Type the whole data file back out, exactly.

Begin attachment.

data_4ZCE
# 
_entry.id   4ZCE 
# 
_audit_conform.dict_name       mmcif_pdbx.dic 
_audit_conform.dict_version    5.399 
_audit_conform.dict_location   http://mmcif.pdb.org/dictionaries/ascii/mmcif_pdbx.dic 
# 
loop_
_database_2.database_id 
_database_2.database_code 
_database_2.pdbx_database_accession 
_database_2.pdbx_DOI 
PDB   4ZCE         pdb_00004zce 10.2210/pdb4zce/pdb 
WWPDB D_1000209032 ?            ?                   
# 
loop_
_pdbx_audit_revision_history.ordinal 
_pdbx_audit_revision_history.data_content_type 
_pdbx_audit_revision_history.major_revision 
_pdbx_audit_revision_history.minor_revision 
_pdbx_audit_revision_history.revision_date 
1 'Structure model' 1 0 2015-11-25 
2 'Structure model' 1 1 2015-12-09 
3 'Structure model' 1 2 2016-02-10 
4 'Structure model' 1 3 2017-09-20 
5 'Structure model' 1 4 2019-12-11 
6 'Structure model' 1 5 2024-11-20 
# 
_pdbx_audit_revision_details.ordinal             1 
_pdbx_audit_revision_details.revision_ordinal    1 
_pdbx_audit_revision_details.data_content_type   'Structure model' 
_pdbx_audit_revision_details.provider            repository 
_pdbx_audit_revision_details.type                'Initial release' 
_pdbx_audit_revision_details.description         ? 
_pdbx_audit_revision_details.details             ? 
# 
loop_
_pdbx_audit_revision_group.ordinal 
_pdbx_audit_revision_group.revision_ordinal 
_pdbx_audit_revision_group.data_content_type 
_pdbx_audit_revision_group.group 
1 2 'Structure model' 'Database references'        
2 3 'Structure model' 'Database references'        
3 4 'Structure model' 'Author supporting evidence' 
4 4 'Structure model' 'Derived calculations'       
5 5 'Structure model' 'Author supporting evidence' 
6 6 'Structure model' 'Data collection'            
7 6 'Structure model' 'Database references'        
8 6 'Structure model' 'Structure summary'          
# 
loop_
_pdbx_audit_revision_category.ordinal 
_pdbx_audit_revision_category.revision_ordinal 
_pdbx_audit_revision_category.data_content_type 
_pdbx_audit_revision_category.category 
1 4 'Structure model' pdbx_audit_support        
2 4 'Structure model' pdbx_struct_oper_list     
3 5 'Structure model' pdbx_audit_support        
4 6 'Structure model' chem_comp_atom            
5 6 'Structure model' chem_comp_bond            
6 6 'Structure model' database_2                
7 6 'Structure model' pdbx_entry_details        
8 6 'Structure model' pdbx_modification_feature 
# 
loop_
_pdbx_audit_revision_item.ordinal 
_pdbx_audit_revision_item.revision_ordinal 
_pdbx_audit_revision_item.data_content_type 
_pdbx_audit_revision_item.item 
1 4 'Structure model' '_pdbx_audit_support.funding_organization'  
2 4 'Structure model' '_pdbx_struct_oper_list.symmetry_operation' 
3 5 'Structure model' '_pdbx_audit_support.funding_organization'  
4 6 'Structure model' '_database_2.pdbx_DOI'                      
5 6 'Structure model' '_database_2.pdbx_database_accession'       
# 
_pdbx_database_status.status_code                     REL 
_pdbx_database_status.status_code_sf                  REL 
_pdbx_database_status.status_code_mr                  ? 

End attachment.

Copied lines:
data_4ZCE
# 
_entry.id   4ZCE 
# 
_audit_conform.dict_name       mmcif_pdbx.dic 
_audit_conform.dict_version    5.399 
_audit_conform.dict_location   http://mmcif.pdb.org/dictionaries/ascii/mmcif_pdbx.dic 
# 
loop_
_database_2.database_id 
_database_2.database_code 
_database_2.pdbx_database_accession 
_database_2.pdbx_DOI 
PDB   4ZCE         pdb_00004zce 10.2210/pdb4zce/pdb 
WWPDB D_1000209032 ?            ?                   
# 
loop_
_pdbx_audit_revision_history.ordinal 
_pdbx_audit_revision_history.data_content_type 
_pdbx_audit_revision_history.major_revision 
_pdbx_audit_revision_history.minor_revision 
_pdbx_audit_revision_history.revision_date 
1 'Structure model' 1 0 2015-11-25 
2 'Structure model' 1 1 2015-12-09 
3 'Structure model' 1 2 2016-02-10 
4 'Structure model' 1 3 2017-09-20 
5 'Structure model' 1 4 2019-12-11 
6 'Structure model' 1 5 2024-11-20 
# 
_pdbx_audit_revision_details.ordinal             1 
_pdbx_audit_revision_details.revision_ordinal    1 
_pdbx_audit_revision_details.data_content_type   'Structure model' 
_pdbx_audit_revision_details.provider            repository 
_pdbx_audit_revision_details.type                'Initial release' 
_pdbx_audit_revision_details.description         ? 
_pdbx_audit_revision_details.details             ? 
# 
loop_
_pdbx_audit_revision_group.ordinal 
_pdbx_audit_revision_group.revision_ordinal 
_pdbx_audit_revision_group.data_content_type 
_pdbx_audit_revision_group.group 
1 2 'Structure model' 'Database references'        
2 3 'Structure model' 'Database references'        
3 4 'Structure model' 'Author supporting evidence' 
4 4 'Structure model' 'Derived calculations'       
5 5 'Structure model' 'Author supporting evidence' 
6 6 'Structure model' 'Data collection'            
7 6 'Structure model' 'Database references'        
8 6 'Structure model' 'Structure summary'          
# 
loop_
_pdbx_audit_revision_category.ordinal 
_pdbx_audit_revision_category.revision_ordinal 
_pdbx_audit_revision_category.data_content_type 
_pdbx_audit_revision_category.category 
1 4 'Structure model' pdbx_audit_support        
2 4 'Structure model' pdbx_struct_oper_list     
3 5 'Structure model' pdbx_audit_support        
4 6 'Structure model' chem_comp_atom            
5 6 'Structure model' chem_comp_bond            
6 6 'Structure model' database_2                
7 6 'Structure model' pdbx_entry_details        
8 6 'Structure model' pdbx_modification_feature 
# 
loop_
_pdbx_audit_revision_item.ordinal 
_pdbx_audit_revision_item.revision_ordinal 
_pdbx_audit_revision_item.data_content_type 
_pdbx_audit_revision_item.item 
1 4 'Structure model' '_pdbx_audit_support.funding_organization'  
2 4 'Structure model' '_pdbx_struct_oper_list.symmetry_operation' 
3 5 'Structure model' '_pdbx_audit_support.funding_organization'  
4 6 'Structure model' '_database_2.pdbx_DOI'                      
5 6 'Structure model' '_database_2.pdbx_database_accession'       
# 
_pdbx_database_status.status_code                     REL 
_pdbx_database_status.status_code_sf                  REL 
_pdbx_database_status.status_code_mr                  ? 